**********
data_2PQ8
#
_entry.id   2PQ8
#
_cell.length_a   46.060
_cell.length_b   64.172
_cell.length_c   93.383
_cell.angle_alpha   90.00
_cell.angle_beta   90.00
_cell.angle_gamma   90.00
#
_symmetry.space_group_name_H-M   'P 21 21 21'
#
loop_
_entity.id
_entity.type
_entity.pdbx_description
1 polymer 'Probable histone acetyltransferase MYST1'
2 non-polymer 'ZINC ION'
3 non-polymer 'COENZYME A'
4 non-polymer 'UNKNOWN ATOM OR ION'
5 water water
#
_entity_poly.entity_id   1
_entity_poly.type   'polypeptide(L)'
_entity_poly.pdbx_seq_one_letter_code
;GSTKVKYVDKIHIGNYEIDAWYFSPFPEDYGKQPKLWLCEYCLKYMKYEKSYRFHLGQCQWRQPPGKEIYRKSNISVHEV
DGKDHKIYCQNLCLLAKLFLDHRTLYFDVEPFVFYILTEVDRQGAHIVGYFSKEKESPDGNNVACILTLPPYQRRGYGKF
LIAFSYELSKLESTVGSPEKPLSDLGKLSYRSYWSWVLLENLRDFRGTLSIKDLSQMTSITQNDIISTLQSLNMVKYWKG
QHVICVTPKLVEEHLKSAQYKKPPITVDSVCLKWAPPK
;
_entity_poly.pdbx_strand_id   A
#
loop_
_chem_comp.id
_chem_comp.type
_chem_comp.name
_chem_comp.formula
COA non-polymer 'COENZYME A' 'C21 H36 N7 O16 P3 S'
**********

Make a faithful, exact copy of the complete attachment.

data_2PQ8
#
_entry.id   2PQ8
#
_cell.length_a   46.060
_cell.length_b   64.172
_cell.length_c   93.383
_cell.angle_alpha   90.00
_cell.angle_beta   90.00
_cell.angle_gamma   90.00
#
_symmetry.space_group_name_H-M   'P 21 21 21'
#
loop_
_entity.id
_entity.type
_entity.pdbx_description
1 polymer 'Probable histone acetyltransferase MYST1'
2 non-polymer 'ZINC ION'
3 non-polymer 'COENZYME A'
4 non-polymer 'UNKNOWN ATOM OR ION'
5 water water
#
_entity_poly.entity_id   1
_entity_poly.type   'polypeptide(L)'
_entity_poly.pdbx_seq_one_letter_code
;GSTKVKYVDKIHIGNYEIDAWYFSPFPEDYGKQPKLWLCEYCLKYMKYEKSYRFHLGQCQWRQPPGKEIYRKSNISVHEV
DGKDHKIYCQNLCLLAKLFLDHRTLYFDVEPFVFYILTEVDRQGAHIVGYFSKEKESPDGNNVACILTLPPYQRRGYGKF
LIAFSYELSKLESTVGSPEKPLSDLGKLSYRSYWSWVLLENLRDFRGTLSIKDLSQMTSITQNDIISTLQSLNMVKYWKG
QHVICVTPKLVEEHLKSAQYKKPPITVDSVCLKWAPPK
;
_entity_poly.pdbx_strand_id   A
#
loop_
_chem_comp.id
_chem_comp.type
_chem_comp.name
_chem_comp.formula
COA non-polymer 'COENZYME A' 'C21 H36 N7 O16 P3 S'